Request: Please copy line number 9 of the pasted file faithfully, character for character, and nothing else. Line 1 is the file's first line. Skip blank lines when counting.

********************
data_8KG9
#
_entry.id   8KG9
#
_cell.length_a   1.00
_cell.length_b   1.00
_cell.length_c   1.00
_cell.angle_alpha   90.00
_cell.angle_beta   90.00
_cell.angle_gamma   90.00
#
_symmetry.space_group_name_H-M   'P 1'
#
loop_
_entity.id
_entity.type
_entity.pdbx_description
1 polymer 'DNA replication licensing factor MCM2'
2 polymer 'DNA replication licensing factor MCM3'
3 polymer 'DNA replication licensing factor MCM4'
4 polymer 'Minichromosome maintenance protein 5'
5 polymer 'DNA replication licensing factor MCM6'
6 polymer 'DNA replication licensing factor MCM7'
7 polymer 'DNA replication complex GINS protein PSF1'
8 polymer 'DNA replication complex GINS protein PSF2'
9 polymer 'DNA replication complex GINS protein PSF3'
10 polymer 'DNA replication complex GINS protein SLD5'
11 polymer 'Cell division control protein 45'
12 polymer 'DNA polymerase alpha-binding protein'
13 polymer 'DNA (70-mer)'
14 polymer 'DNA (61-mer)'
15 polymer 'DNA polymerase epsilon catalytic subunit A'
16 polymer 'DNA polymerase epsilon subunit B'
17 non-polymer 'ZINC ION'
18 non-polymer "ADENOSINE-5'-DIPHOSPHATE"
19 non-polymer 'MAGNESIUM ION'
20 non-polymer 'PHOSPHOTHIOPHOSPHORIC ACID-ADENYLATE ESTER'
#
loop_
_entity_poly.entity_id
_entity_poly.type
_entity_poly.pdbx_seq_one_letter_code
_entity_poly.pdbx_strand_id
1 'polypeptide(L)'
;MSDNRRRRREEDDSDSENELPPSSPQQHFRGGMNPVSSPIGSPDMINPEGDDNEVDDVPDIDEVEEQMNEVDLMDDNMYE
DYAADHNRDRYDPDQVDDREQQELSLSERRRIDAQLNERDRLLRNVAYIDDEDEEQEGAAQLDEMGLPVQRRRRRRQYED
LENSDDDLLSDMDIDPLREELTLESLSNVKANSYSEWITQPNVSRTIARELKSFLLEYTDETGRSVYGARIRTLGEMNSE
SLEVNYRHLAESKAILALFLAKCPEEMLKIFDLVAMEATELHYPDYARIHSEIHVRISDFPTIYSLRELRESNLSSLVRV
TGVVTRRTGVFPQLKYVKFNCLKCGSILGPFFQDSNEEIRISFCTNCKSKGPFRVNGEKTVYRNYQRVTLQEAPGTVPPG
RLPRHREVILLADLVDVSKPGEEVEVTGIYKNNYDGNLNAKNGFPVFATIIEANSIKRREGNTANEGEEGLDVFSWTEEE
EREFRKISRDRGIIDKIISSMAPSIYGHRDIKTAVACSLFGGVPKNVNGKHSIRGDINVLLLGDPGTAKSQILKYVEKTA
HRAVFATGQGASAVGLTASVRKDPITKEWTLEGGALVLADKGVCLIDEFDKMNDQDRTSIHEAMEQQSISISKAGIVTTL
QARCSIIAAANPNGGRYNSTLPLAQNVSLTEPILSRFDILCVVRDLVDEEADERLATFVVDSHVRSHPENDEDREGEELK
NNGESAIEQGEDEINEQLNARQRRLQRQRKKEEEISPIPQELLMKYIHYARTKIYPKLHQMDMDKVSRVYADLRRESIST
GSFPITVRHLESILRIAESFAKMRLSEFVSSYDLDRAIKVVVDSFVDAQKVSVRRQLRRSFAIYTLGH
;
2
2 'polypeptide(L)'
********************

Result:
_cell.angle_beta   90.00